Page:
Soviet Cruisers 1917–45: From the October Revolution to World War II (New Vanguard #326) (Paperback)
A history of the Soviet Navy's cruisers, from the opening shots of the October Revolution through to the combat they saw during World War II.
The Soviet Navy of World War II boasted a cruiser fleet that was among the most eclectic to see service. In this book, noted military historian and Soviet specialist Alexander Hill explains the role of cruisers in the Soviet Navy from the dramatic days of the October Revolution of 1917 through to the struggle they fought with Nazi Germany during World War II.
Illustrated throughout with rare photos and original artwork, including a cutaway of Aurora, famous for its role in the Bolshevik October Revolution, and with profiles of the key classes, this book outlines the Soviets' development of a cruiser force. Having inherited a number of cruisers from the Imperial Russian Navy, the new Soviet Navy went on to complete two unfinished Tsarist light cruisers during the 1920s. In the late 1930s, the Soviets built their first large warships, the Kirov class, and in 1940 Nazi Germany sold the unfinished heavy cruiser Lützow to the USSR. The final cruiser-sized warship to see action was the former Imperial royal yacht Shtandart, renamed Marti and armed as a minelayer, which was used in the defence of Leningrad.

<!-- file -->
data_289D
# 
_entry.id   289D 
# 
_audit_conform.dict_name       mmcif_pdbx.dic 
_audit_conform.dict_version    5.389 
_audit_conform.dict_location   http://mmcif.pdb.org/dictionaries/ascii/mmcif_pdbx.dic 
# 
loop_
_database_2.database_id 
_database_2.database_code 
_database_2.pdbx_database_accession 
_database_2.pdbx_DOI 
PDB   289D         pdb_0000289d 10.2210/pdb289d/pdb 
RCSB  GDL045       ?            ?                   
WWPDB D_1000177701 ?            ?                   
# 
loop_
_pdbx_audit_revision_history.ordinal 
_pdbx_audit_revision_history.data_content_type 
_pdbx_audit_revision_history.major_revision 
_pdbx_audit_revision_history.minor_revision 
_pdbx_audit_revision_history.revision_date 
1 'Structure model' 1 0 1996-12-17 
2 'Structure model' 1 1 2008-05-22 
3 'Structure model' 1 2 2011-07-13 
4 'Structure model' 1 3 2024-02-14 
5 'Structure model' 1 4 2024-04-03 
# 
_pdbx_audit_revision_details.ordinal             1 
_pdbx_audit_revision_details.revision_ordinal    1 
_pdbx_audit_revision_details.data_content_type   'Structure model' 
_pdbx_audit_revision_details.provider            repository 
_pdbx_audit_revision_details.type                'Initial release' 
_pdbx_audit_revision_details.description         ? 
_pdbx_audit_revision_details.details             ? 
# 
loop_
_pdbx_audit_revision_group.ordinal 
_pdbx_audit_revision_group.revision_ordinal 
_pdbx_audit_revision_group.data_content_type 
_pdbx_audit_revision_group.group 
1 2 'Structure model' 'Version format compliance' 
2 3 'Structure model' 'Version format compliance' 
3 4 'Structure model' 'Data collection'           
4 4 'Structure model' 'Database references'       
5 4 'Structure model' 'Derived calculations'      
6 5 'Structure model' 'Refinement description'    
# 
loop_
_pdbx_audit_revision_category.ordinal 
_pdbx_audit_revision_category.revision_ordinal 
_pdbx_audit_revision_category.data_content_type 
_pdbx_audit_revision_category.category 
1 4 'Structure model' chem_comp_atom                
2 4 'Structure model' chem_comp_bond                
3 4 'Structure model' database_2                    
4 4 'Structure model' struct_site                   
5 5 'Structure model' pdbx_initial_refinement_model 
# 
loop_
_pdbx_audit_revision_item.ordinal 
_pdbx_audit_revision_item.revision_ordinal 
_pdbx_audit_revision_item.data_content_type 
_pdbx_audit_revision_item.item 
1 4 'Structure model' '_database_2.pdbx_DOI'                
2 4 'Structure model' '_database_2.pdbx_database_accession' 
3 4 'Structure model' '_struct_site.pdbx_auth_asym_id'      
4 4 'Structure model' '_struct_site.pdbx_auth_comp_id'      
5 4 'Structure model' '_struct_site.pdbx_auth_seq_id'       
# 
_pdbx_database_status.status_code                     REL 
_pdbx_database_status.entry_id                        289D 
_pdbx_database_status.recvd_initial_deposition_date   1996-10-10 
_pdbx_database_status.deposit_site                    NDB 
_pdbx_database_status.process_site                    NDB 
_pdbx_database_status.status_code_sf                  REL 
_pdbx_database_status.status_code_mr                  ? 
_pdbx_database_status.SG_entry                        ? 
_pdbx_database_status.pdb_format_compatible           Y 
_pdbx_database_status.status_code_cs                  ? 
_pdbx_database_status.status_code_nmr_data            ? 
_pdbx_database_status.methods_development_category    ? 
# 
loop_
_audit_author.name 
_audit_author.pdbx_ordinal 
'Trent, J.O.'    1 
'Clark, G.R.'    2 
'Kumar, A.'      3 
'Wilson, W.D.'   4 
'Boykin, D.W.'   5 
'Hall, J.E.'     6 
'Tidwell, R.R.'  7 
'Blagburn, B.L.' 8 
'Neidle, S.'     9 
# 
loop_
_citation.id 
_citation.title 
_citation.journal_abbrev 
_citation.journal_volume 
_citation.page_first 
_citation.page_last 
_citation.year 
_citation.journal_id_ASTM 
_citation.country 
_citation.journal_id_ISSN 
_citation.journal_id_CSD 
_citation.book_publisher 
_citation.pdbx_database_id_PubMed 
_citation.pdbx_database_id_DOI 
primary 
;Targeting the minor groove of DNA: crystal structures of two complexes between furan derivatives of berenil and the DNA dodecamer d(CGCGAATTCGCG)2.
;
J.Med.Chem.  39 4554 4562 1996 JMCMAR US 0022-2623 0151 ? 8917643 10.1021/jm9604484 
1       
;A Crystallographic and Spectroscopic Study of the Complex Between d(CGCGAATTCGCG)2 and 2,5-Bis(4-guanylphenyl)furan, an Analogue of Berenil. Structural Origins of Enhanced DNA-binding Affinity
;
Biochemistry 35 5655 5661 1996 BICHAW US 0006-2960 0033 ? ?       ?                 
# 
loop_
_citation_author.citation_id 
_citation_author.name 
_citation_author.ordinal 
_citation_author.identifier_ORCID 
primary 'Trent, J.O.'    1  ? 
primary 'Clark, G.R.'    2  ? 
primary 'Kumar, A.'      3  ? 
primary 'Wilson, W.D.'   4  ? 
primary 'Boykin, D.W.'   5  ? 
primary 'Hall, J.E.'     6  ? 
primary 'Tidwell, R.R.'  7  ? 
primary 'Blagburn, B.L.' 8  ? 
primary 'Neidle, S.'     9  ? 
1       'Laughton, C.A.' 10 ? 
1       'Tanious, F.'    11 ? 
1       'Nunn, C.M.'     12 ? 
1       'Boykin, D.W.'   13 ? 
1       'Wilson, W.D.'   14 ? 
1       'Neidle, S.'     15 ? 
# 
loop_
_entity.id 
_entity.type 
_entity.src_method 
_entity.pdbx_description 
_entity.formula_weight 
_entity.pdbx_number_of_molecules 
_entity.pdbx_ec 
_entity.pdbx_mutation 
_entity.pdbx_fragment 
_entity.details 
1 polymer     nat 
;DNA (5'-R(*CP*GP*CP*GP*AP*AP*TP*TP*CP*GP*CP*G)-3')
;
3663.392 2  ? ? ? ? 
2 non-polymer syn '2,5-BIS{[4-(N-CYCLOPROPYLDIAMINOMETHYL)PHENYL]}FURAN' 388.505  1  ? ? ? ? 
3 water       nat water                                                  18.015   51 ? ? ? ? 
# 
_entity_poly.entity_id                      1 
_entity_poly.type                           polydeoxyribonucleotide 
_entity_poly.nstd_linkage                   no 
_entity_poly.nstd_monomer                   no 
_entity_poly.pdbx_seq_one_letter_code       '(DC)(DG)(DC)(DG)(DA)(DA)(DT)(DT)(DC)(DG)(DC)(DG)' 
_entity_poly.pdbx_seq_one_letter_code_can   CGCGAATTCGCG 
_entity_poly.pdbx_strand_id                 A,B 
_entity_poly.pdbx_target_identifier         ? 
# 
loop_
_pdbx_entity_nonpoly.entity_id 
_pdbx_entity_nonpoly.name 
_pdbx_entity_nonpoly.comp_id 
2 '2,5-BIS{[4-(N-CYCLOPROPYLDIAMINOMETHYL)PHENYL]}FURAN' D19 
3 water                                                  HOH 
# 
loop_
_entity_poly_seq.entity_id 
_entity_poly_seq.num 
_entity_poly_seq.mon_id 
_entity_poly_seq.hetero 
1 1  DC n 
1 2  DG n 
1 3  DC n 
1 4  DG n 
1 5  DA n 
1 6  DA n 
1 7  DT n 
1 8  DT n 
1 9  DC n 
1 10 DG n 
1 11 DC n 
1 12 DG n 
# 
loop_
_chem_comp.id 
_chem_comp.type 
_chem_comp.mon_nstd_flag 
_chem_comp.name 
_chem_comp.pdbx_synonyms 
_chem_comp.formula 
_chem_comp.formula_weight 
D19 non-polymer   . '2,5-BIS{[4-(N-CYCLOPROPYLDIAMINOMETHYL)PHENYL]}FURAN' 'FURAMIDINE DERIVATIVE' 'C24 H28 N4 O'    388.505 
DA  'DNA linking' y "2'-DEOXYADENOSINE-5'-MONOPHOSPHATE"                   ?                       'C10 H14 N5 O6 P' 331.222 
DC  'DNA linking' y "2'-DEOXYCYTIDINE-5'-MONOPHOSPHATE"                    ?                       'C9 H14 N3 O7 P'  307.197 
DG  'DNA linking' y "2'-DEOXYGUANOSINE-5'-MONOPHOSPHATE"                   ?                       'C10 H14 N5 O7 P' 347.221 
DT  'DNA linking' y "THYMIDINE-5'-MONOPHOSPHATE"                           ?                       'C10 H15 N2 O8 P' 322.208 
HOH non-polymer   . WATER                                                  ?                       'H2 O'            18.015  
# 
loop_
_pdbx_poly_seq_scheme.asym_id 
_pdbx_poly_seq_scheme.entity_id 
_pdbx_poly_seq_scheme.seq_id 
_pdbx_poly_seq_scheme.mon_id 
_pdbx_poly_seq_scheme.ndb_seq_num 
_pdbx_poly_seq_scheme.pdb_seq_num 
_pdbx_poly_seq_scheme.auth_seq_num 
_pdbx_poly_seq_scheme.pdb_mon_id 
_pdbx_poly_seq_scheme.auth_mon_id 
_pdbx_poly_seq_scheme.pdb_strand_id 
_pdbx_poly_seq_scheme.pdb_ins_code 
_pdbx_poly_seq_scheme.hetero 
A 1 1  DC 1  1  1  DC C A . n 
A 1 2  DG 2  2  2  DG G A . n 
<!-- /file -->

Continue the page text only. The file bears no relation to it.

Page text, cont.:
Researched in the main from Russian-language sources, this study explores the cruiser fleet that saw considerable action in World War II, particularly in support of the Red Army.